Hi, I’m Naomi, and just over a month ago I was in rural Scotland, working in a small café in that terrible tourist-trap that is Callander and splitting my free time between family and friends.
And then I was in Amsterdam.
I was on a Dutch language course, not the most obvious thing to do, as (in the words of Eddie Izzard) “the Dutch speak four languages and smoke marijuana”, but a desire to at least have some flimsy grasp of the language, plus the obvious appeal of three weeks in Amsterdam and the fact that the course wouldn’t have to be paid for out of my own pocket (oh Erasmus, how I love thee) was enough to win me over.
So there I was, in Amsterdam, evidently somewhat bewildered, as on my first day I got lost for an hour trying to find the language school and attended the wrong class for an entire day without noticing (the prevalence of middle-aged businessmen and lack of students should perhaps have clued me in to my mistake). During my three weeks there, I like to think that I wised up slightly and learned a number of things, including;
1) A small amount of Dutch. The phrase that I’ve been getting the most use out of is “een biertje, graag”(one beer, please) modified slightly after being informed on my first night in Groningen that saying graag (please) is really far too polite. Oh, and “gezellig” which is an awesome word mainly due to the apparent confusion as to what it means. The usual response from anyone Dutch when asked seems to be a shrug and “ its kind of like cosy…but not really…its very dutch.” Of course, “its very Dutch” is an adequate response for just about anything. Natuurlijk.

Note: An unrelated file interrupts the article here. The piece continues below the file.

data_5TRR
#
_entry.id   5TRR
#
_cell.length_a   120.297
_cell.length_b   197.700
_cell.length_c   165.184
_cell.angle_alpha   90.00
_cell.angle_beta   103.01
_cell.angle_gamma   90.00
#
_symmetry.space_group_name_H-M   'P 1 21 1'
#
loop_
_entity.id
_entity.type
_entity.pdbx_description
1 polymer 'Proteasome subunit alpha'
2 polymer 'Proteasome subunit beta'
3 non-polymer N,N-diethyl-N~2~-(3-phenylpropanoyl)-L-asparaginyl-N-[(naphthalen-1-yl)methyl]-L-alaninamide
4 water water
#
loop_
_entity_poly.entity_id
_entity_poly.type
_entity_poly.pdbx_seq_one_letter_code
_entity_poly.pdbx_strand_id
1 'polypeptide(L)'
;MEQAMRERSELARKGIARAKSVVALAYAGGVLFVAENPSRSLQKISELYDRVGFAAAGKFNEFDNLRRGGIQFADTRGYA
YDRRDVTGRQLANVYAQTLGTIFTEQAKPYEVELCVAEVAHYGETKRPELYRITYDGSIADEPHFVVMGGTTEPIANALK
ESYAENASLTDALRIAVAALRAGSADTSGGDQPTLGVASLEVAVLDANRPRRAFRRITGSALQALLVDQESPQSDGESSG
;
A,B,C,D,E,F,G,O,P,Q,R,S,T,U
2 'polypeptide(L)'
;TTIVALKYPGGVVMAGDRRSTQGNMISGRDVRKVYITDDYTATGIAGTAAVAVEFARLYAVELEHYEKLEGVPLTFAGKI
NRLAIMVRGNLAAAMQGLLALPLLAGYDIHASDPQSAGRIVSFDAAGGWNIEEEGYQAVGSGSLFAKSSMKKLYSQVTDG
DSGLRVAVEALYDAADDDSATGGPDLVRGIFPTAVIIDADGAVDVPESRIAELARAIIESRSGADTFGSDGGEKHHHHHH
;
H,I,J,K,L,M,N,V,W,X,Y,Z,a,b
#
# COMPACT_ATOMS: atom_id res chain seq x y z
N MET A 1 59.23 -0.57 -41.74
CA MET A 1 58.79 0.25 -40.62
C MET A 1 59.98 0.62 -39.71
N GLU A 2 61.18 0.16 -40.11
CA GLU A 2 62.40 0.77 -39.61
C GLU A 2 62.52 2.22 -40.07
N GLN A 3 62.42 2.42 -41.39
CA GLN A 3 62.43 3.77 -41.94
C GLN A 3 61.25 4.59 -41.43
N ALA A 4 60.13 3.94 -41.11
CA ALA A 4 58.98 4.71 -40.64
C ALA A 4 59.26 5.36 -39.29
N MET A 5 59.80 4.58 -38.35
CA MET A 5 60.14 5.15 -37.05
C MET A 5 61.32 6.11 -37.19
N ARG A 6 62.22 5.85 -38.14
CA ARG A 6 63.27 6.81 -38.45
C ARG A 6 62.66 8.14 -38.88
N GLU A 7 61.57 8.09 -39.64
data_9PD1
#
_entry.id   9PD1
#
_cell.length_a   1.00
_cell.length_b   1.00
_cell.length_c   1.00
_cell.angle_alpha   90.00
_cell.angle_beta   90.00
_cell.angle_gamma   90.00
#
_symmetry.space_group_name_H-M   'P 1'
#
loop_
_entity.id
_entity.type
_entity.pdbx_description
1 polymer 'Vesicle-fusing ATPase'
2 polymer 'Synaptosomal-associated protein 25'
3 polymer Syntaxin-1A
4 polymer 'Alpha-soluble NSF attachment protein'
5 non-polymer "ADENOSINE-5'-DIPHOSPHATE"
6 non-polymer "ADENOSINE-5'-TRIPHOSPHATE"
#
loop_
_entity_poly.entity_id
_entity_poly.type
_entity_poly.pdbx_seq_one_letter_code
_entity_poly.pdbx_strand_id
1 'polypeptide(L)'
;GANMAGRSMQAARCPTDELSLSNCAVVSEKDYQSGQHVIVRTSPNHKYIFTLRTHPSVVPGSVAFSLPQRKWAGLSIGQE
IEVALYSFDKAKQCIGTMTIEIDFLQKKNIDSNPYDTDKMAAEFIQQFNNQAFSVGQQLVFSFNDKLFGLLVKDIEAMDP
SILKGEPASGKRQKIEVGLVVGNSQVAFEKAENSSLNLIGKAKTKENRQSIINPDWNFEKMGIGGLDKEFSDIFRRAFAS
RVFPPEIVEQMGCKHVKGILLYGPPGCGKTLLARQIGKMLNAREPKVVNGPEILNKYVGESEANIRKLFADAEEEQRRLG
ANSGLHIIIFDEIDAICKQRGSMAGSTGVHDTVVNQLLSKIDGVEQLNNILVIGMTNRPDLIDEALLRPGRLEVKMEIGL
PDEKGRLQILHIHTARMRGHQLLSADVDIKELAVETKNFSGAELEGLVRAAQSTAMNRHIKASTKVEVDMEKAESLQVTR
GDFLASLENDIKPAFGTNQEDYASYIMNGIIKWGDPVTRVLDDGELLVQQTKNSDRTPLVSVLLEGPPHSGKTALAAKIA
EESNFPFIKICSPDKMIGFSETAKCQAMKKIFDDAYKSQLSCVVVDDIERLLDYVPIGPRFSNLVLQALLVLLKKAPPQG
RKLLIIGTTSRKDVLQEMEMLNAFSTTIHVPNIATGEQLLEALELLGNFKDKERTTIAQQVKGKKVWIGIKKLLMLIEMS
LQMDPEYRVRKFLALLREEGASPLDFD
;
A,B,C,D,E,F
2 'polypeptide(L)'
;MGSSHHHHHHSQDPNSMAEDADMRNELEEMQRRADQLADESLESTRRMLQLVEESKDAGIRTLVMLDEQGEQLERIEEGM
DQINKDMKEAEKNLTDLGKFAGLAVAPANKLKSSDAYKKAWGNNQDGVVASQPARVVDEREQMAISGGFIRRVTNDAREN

2) Don’t put electronics in a bag also containing cans of beer. The beer has a knack for escaping, and beer kills phones and iPods dead, as I was less than pleased to discover.
3) Not to ride around Amsterdam at night on a friends borrowed bike, bought for €10 and accurately nicknamed “The Automatic Green Bicycle of Death”. The combination of no brakes, gears that changed by themselves and obeyed no logic in doing so and no lights made for a terrifying journey.
4) Being Scottish can come in handy sometimes. Like when you end up having to distract drunk and rowdy Glaswegians with your shared heritage. Randomly coming across people who’d been to Doune in the middle of the night in Amsterdam was not something I’d expected.
5) Three weeks isn’t really long enough to spend in a fascinating city with a group of really quite wonderful fellow students.
It felt like a bit of a shame to leave Amsterdam, just when I was getting into the swing of things, but I already have the feeling that Groningen shall capture my heart with the same fervour. Given that there’s so many new, interesting people to meet, a wonderfully charming city and so much to do, I hardly think that there’s any alternative.